This article by Quah Seng-Sun was originally published in THE STAR, a Malaysian newspaper, on 06 Mar 1998
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When I was in Kuala Lumpur last September for the Merdeka team championship, one of the first questions I put to Malaysian Chess Federation secretary Hamid Majid was whether there was any truth that the MCF had been asked to organise the Asian cities team championship.

Yes, according to Hamid, who showed me the fax that he had received from the Dubai Chess & Culture Club. In the fax, Dubai had offered US$25,000 to the MCF for organising the event.

But Hamid implored me to keep this tournament out of the news until he had worked out a sponsorship programme. His intention was to organise a chess festival in which the Asian cities tournament would be one of the main attractions.

That was in September, half a year ago.

The passage of time has, however, upset all the planning. The depreciation of the ringgit and the subsequent economic downturn, has put paid to Hamid's idea of a chess festival.

Instead, we are left with the Asian cities event and one other tournament, the Asian women's chess championship, which shall be run concurrently beginning April 8 at the Awana Genting Highlands Golf & Country Resort.

Still, getting Resorts World Berhad to fully sponsor the board and lodging for some 200-odd players and officials is a big achievement for the MCF. Conservatively, the sponsorship deal could amount to something like RM125,000 to RM150,000; it is not cheap to organise an international chess event.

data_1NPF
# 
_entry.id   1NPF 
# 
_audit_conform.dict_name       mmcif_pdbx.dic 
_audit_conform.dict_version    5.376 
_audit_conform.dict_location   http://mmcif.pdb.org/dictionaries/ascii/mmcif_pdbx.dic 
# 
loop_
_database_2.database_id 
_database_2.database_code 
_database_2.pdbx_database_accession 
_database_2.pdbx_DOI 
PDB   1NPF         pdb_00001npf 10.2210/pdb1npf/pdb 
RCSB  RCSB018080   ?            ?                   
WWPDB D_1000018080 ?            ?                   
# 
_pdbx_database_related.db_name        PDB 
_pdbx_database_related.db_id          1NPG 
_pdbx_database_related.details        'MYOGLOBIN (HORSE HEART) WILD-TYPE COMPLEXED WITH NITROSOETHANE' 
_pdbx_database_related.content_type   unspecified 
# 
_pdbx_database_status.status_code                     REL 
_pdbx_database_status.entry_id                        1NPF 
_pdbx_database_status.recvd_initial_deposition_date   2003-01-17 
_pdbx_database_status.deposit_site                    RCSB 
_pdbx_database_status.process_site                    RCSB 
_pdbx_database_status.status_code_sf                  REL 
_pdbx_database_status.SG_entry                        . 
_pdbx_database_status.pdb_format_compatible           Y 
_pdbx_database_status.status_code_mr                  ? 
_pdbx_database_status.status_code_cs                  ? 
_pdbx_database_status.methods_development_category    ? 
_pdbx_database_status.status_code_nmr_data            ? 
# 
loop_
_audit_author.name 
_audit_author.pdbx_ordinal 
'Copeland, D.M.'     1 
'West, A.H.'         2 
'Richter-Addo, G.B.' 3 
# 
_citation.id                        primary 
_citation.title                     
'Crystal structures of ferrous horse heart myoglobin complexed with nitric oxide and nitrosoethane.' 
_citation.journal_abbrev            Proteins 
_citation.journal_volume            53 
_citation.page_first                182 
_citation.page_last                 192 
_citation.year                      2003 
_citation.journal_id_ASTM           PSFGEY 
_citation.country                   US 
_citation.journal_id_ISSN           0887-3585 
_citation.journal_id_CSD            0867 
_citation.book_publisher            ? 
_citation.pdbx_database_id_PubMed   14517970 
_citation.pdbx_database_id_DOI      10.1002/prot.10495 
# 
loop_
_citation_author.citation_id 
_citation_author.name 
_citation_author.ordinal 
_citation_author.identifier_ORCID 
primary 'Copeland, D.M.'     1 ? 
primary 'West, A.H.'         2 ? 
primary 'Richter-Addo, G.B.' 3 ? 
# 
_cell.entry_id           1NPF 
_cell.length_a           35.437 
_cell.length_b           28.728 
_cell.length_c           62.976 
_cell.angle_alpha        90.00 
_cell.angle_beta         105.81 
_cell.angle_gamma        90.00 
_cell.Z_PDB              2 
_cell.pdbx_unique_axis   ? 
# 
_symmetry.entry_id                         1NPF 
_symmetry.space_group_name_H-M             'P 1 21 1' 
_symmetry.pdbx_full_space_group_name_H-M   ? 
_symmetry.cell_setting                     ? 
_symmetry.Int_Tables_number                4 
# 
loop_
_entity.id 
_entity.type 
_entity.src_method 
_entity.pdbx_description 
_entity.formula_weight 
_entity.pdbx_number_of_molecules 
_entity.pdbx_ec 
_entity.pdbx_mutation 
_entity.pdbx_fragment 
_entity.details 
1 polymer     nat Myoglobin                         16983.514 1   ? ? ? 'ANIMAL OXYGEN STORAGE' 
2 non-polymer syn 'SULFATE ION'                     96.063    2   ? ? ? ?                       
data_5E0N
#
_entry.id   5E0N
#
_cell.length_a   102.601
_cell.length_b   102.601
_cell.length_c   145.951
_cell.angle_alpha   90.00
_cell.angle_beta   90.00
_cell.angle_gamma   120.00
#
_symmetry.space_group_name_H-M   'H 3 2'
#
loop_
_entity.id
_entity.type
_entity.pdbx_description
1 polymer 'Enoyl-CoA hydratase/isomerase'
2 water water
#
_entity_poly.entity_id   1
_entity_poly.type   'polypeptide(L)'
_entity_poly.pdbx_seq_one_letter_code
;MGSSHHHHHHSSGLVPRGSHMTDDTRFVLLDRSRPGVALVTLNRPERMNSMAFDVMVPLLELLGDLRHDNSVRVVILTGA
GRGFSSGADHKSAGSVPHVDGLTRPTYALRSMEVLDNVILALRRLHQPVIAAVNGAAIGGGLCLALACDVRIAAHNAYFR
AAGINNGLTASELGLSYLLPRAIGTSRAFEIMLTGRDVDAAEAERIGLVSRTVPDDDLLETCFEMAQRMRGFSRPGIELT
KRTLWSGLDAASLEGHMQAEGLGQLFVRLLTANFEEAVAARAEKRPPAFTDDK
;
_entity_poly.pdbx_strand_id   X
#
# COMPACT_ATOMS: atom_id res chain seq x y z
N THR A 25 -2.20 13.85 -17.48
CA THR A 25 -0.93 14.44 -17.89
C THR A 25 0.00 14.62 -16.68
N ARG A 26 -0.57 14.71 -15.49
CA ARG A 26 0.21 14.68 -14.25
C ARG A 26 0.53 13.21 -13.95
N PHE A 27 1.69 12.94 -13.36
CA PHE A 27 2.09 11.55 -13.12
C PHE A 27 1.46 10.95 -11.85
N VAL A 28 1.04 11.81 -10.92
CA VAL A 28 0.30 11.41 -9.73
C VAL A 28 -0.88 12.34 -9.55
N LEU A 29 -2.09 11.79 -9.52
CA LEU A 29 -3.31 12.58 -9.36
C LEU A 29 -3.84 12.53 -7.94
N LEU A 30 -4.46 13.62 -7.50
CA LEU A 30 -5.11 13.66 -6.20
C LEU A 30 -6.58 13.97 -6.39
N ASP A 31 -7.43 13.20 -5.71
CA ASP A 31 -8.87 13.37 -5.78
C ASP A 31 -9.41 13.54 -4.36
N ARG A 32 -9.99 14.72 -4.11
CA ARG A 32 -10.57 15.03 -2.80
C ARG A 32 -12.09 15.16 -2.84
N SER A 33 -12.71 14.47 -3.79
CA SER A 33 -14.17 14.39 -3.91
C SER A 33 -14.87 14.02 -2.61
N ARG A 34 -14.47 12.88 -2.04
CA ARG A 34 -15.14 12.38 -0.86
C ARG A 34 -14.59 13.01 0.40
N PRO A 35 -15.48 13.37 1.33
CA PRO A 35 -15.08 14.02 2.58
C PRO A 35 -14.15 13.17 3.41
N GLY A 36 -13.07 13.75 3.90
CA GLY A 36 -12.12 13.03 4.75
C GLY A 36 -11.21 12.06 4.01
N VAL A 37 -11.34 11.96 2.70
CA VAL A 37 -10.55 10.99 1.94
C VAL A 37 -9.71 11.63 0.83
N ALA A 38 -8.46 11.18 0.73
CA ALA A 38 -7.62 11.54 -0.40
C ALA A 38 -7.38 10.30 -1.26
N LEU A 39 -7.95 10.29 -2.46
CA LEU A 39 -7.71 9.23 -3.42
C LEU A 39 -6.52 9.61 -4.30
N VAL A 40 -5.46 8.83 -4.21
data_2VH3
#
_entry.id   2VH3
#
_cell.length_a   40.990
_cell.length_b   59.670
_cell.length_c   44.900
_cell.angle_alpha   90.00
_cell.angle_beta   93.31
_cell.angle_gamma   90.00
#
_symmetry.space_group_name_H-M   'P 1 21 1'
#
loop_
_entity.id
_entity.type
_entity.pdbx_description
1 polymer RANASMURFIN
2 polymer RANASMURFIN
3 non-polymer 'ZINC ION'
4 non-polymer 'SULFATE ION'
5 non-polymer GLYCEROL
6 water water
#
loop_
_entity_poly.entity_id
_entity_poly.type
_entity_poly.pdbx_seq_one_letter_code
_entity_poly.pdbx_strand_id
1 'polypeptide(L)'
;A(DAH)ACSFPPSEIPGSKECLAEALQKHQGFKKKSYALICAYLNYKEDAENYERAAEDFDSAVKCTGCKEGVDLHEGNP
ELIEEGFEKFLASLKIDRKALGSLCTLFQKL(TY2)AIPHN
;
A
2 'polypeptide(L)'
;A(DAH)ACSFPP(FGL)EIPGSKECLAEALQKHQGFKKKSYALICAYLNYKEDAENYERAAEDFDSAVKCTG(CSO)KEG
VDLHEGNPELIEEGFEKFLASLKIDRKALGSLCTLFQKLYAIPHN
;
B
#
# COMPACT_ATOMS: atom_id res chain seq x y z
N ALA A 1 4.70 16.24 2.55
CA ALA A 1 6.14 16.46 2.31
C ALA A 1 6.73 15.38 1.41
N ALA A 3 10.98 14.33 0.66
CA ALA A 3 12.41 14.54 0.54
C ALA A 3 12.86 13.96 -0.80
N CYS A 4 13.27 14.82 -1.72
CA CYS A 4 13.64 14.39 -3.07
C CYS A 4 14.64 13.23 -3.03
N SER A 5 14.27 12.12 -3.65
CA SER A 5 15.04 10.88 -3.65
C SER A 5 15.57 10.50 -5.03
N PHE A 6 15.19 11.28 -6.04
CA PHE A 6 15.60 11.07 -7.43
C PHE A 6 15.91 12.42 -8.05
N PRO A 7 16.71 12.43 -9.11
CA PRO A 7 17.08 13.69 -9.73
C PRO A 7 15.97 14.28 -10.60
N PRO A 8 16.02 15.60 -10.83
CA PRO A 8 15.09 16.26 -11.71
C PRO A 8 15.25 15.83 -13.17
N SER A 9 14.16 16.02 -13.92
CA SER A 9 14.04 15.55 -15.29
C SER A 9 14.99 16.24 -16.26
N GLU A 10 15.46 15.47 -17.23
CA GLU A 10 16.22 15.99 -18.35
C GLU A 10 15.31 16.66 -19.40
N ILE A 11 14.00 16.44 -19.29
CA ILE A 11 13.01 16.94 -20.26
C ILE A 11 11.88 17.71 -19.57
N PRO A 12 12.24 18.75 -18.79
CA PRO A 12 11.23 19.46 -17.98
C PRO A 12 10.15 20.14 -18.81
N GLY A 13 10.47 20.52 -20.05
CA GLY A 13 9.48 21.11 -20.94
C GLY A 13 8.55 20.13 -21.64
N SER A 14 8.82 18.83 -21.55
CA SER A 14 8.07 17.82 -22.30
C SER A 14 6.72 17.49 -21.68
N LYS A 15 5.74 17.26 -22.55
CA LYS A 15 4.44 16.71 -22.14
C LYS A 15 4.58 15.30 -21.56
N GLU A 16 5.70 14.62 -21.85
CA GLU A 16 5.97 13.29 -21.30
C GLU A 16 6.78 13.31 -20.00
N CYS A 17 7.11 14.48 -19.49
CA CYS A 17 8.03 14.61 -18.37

The Asian cities event is a team tournament where cities from all Asian and Oceanic countries that are affiliated to the World Chess Federation (Fide) are eligible to participate. The winning city team will be awarded the Dubai Cup.

In the previous championship two years ago in Dubai, Tashkent emerged as the winner with Samarkand and Askabad coming second and third respectively.

The MCF expects about 30 teams from the 40 member federations that make up Fide's Zones 3.1 to 3.4 to respond to this event.

The Genting venue will be the third occasion that the Asian cities championship is held in Malaysia. The first time was in 1984, in Penang, and the second in 1994 when Kuala Lumpur hosted it.

Simultaneously with the team event, the top Asian women will be playing in their own tournament for the Indira Gandhi challenge trophy. This is a Fide continental individual championship which is held biennially.

Two years ago, Indonesia's Tamin Upi Darmayana broke India's grip on the event by becoming the first non-Indian to take the title.


I am very involved in chess development and have watched the game grow from strength to strength. At a time when the nation is crying for children to stay away from drugs and the streets, someone has decided to take chess and two other games off the Malaysian Schools Sports Council's competition calendar.

Do you see chess players fighting or bashing up one another? People who have never seen chess competitions should step into a hall with over a hundred players and admire the disciplined atmosphere.

The spirit of competition and mental strength are what make men great. In the past few years, Malaysia has produced young chess players who are making the country proud. Instead of being taken off the MSSM calendar, I strongly believe more funds should be invested in this game than many others.

The reason given for striking out chess and two games is because of money. However, there are many other ways for cost-cutting, and the main one I know should be the abolishment of the state dinners for every game. For the future of our youths, I urge the parents, officials and fair-minded Malaysians to speak up and pray that good sense will prevail. - Eoh Hook Kim, Penang

I share your sentiments and I certainly hope the Malaysian Schools Sports Council will change its mind. I was told by Malaysian Chess Federation secretary Hamid Majid that he had tried unsuccessfully to meet the council secretary general. Instead, he managed to see Deputy Education Minister Datuk Dr Fong Chan Onn who expressed his surprise at the exclusion of chess. Hamid said Fong had pledged to look iinto this matter.